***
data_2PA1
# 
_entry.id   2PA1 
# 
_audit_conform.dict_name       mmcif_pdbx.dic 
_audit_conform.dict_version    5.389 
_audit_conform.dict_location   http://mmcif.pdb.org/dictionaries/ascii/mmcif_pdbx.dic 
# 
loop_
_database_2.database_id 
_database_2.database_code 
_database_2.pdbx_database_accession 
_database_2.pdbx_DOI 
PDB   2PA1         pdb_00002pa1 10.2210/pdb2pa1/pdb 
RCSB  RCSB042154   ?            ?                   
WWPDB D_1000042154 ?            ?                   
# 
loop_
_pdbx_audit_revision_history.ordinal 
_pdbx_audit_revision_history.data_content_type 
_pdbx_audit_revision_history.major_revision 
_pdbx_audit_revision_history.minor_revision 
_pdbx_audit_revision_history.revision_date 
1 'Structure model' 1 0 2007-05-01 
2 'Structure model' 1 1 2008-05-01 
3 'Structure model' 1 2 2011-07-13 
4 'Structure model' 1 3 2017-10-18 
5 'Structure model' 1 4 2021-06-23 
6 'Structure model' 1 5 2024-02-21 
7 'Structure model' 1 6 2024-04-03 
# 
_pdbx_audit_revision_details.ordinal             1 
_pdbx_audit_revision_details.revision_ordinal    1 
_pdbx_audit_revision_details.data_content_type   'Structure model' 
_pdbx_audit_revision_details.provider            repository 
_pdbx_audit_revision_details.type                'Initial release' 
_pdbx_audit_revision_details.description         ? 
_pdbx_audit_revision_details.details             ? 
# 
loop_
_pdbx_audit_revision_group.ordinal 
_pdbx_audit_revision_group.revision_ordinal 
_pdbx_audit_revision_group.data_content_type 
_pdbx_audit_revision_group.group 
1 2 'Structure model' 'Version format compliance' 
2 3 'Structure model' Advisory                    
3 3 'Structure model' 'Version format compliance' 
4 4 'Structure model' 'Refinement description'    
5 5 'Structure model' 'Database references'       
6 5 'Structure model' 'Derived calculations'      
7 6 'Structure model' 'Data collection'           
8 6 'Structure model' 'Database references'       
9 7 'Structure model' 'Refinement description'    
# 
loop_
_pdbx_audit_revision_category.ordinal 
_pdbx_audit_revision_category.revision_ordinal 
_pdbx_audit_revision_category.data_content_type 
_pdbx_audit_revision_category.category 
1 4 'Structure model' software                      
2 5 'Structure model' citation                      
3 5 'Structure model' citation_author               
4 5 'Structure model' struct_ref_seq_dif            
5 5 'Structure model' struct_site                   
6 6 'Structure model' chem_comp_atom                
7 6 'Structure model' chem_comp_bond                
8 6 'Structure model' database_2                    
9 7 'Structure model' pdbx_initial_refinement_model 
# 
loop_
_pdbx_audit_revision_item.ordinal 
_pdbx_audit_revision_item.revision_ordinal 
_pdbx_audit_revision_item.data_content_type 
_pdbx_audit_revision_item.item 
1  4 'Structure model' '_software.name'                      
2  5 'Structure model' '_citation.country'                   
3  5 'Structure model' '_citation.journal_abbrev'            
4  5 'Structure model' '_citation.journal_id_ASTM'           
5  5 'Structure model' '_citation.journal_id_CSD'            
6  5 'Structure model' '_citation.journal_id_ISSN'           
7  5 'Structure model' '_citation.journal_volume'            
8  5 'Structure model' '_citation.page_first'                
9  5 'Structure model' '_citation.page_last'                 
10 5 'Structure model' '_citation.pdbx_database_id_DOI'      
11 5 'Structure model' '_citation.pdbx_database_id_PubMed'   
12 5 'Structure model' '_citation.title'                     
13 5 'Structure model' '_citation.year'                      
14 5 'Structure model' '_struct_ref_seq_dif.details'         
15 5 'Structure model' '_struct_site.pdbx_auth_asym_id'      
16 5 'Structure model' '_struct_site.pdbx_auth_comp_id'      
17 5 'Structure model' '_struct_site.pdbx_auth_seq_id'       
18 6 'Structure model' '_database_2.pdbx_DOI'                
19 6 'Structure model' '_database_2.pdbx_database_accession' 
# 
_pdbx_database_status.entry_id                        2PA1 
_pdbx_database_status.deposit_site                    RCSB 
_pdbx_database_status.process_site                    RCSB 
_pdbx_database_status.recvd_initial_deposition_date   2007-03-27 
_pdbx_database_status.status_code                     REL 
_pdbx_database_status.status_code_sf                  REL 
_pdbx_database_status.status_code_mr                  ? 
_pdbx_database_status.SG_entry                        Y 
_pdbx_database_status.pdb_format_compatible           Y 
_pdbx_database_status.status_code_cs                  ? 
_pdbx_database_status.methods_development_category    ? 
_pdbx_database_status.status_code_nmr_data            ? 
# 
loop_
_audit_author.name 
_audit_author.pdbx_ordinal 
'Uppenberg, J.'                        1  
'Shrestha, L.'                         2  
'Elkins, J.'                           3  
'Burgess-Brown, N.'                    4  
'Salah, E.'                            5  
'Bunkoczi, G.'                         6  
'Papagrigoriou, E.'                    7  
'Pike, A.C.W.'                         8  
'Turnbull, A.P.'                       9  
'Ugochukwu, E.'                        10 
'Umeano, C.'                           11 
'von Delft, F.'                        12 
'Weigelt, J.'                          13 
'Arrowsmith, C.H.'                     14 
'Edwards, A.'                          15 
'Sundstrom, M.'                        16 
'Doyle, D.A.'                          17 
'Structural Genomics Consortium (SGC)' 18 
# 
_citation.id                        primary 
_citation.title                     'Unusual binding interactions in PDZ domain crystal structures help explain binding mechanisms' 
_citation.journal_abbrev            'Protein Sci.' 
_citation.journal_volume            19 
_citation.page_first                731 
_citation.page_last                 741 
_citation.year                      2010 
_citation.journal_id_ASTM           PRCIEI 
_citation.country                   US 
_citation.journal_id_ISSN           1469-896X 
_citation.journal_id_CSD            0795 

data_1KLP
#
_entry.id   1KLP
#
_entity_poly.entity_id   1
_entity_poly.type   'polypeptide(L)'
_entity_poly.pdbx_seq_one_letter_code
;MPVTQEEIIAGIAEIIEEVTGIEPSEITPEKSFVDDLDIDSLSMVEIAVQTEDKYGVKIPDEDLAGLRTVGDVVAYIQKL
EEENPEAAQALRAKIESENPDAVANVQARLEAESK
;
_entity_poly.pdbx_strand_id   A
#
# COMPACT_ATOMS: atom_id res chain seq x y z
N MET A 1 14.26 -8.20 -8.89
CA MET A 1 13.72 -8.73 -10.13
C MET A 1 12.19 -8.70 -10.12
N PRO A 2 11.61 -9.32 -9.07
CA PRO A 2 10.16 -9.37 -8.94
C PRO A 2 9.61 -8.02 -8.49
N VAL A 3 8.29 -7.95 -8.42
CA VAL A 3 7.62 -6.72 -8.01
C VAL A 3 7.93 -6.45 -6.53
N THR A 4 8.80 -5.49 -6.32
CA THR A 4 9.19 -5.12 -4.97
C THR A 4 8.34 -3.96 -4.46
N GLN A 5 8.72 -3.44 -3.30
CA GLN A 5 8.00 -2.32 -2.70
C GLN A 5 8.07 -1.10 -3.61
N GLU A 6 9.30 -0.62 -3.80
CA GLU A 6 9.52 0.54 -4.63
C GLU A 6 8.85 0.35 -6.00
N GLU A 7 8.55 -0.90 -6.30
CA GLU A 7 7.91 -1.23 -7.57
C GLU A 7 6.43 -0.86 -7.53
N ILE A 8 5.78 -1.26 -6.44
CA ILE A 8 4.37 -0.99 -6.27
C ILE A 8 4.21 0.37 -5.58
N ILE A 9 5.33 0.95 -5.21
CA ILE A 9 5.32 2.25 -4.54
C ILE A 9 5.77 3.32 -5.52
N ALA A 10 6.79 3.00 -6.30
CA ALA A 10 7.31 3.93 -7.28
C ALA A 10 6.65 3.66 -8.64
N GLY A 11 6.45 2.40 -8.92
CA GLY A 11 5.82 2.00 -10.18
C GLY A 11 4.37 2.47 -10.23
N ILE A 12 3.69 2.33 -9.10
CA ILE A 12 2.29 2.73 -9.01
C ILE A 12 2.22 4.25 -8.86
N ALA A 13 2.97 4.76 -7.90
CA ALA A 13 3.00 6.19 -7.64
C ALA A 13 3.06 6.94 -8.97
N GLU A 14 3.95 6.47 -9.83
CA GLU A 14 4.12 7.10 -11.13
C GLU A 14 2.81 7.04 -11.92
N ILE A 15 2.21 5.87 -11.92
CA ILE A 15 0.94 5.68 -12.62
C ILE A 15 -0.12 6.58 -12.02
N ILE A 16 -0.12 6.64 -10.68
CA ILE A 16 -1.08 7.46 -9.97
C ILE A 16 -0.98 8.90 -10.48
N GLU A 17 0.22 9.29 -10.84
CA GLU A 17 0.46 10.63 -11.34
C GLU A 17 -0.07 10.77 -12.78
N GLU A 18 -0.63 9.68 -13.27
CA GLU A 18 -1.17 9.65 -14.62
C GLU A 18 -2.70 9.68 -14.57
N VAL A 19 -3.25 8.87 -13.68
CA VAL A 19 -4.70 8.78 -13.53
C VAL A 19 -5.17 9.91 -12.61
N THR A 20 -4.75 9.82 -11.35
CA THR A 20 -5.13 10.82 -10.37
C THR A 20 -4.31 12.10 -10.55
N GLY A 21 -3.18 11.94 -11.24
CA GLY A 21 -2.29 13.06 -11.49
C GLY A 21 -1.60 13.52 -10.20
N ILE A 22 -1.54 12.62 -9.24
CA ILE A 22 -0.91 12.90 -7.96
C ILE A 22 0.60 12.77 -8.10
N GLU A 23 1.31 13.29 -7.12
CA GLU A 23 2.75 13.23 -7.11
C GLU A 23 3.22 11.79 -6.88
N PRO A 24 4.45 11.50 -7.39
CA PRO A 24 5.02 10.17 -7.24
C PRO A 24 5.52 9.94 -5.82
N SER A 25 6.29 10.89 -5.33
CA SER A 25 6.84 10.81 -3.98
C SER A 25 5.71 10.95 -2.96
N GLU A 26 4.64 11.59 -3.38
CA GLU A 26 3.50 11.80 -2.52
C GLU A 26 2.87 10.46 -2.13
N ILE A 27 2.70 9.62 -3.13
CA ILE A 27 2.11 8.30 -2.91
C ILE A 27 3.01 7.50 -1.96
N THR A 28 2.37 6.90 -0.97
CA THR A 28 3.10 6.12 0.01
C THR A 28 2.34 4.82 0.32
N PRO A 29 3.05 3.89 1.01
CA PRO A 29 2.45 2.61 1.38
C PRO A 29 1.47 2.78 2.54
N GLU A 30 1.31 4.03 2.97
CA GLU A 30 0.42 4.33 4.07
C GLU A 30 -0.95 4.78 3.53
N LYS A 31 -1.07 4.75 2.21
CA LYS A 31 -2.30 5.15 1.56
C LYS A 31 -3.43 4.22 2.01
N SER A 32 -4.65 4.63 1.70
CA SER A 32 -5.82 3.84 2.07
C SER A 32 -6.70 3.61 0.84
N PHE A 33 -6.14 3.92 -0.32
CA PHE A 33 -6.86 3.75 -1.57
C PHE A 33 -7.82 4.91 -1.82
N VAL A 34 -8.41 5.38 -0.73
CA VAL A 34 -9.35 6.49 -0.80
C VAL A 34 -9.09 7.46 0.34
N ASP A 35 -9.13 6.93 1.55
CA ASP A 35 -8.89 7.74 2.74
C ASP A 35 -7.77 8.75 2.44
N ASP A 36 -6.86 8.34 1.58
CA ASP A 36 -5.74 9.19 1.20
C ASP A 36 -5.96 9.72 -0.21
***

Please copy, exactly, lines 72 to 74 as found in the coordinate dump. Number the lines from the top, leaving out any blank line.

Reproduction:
_pdbx_audit_revision_item.revision_ordinal 
_pdbx_audit_revision_item.data_content_type 
_pdbx_audit_revision_item.item 